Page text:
Vexing question: Professor Crain Soudien (left), Deputy Vice-Chancellor of UCT, Ferial Haffajee, editor of City Press, Thuli Madonsela, South Africa's public protector, and satirist Pieter-Dirk Uys debated what the role of students should be in creating an active citizenry.
It is incumbent upon students to be absolutely anti-establishment. That's your role in the world. But how do you balance that with civic duty? What does it mean to be citizens? What does it mean to be part of the civic?"
These challenging questions, from City Press editor Ferial Haffajee, formed part of a heated panel discussion that took place recently at UCT, about the role of students in creating an active citizenry. Sharing the panel with Haffajee were South Africa's public protector, Advocate Thuli Madonsela, satirist Pieter-Dirk Uys, and Professor Crain Soudien, Deputy-Vice Chancellor of UCT.
Soudien said that society had not yet worked out what the role of a student is in creating a public-minded and socially-conscious South African citizenry.
"We are required to try to work out how to come to a sense of deep respect and appreciation for each other across these historic boundaries behind which we find ourselves," he said. "So what we [as students and academics] are required to do is to go into these 'unknown' areas of life in South Africa to begin to explore the complexity of what it means to be - not doing 'charity' to people in Gugulethu - but to be in a position where we come to understand what it means to be equal, and the respectful equal of somebody else with whom, historically, we have no relationship.
"That's the incredible challenge," Soudien continued. "There's no model for it. The university itself doesn't yet provide a way of doing that in its constitution, and it's our burden - our gift, in many kinds of ways - to help build that."
As a journalist, Haffajee said, she daily faces an "intricate balancing act of being a critic and being a patriot, and often getting that balance very wrong".
"As an active citizen, how do I break and how much do I build?" she asked. "It's not easy being an active citizen." While Haffajee said it was often tricky finding the balance between acting as a fourth estate and contributing to developing South Africa's democracy, she was certain of students' position in that equation.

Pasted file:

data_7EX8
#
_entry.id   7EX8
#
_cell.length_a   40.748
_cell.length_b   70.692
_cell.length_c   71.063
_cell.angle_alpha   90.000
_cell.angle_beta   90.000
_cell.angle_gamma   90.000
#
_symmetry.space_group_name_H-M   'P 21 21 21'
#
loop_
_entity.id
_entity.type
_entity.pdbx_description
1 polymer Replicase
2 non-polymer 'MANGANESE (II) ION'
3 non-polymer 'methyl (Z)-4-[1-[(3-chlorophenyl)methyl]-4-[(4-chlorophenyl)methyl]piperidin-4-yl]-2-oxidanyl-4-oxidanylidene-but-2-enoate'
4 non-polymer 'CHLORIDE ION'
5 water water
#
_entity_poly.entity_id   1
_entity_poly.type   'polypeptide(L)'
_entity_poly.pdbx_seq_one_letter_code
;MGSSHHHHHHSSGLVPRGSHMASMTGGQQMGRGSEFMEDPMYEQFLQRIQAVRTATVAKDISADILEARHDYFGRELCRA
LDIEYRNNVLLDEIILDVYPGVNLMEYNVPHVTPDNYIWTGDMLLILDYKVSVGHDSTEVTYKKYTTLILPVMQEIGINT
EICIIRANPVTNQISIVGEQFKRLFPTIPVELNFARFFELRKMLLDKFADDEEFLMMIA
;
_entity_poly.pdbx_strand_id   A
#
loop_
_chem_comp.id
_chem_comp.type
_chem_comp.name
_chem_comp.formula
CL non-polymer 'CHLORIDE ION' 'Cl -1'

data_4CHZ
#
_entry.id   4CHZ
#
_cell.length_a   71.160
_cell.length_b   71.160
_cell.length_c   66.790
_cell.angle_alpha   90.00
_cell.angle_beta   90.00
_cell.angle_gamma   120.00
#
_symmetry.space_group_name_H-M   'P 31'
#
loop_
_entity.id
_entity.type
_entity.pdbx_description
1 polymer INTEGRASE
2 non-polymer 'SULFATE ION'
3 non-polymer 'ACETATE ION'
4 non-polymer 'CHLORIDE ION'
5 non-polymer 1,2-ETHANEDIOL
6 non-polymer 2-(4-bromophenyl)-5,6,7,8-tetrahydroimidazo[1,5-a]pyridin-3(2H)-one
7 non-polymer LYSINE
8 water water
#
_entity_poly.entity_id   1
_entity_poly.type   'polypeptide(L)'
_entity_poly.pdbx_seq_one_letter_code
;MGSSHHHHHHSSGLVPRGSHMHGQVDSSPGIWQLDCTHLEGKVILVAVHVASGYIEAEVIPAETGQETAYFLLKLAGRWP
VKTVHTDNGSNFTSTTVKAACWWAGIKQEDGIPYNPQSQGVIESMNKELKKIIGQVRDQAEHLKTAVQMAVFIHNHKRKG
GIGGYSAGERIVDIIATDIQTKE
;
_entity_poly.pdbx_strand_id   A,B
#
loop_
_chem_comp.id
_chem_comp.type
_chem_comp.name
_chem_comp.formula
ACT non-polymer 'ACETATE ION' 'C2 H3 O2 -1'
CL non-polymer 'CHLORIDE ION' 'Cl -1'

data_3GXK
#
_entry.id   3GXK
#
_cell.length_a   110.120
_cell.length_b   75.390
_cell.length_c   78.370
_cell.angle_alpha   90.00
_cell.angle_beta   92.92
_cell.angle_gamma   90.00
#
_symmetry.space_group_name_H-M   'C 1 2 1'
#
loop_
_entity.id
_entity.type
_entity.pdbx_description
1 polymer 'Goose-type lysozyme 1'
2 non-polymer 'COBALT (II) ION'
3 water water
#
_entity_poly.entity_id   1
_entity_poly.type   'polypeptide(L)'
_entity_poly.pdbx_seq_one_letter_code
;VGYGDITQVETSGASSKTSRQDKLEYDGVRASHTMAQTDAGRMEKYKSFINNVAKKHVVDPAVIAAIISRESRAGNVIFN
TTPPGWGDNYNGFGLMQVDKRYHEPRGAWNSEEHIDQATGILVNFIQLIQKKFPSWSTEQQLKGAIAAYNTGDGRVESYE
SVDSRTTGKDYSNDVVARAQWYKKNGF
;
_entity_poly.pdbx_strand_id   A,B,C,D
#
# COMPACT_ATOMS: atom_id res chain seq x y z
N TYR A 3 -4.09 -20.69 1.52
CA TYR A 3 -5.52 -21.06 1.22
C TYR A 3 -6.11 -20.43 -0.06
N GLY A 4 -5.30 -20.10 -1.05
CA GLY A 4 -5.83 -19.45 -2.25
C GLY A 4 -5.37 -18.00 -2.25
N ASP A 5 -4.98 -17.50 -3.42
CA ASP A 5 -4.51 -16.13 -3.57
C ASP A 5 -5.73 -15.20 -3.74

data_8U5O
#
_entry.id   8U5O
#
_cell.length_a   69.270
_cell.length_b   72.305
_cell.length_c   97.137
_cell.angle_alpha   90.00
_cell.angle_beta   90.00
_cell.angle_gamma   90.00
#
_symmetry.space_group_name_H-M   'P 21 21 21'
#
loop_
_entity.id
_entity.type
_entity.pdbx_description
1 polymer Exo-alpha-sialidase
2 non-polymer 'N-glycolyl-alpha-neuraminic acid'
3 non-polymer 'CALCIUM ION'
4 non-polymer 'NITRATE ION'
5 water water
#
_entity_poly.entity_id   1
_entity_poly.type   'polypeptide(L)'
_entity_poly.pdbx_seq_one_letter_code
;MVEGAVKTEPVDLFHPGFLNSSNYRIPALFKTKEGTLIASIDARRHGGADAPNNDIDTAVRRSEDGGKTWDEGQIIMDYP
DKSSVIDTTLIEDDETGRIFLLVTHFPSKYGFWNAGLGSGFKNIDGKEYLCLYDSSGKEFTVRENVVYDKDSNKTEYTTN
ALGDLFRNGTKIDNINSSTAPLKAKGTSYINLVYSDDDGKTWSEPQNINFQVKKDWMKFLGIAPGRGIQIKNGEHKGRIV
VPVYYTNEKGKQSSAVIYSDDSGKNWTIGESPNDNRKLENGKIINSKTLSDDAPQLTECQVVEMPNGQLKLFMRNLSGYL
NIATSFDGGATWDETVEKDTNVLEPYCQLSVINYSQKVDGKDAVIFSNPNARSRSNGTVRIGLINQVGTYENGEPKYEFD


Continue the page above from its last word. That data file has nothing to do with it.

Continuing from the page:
Uys told students that their role was to work hard at being excellent students as much as it was to question and criticise. "As long as we have the freedom to criticise, the freedom to be offended, the freedom to celebrate, the freedom to laugh, we'll be okay," Uys said. "Change the world. But you can only change the world if you work here. You are here to work. You are here to make a difference, because without you, we have lost the country."
Madonsela expects students - and all those with the opportunity to pursue formal education - to lead national debates. "We are at the crucible of leadership," she said. "Education allows you to see clearer than others, whether you like it or not. So obviously, what we then expect from an educated child is different from what we expect of an uneducated child in terms of how they can express themselves.
"I expect you to educate people about the rule of law; I expect you to educate people about democracy." Madonsela's participation in the debate was part of the office of the public protector's ongoing stakeholder consultative dialogue, which aims to help strengthen government's ability to deliver on the Millennium Development Goals set by the United Nations.
The discussion was organised jointly by UCT's History and Current Affairs Society, the Students' Representative Council and the Department of Student Affairs. It was held during UCT's first Civic week, a student-organised campaign that aimed to create awareness among students about young people's civic responsibility.
Story by Yusuf Omar
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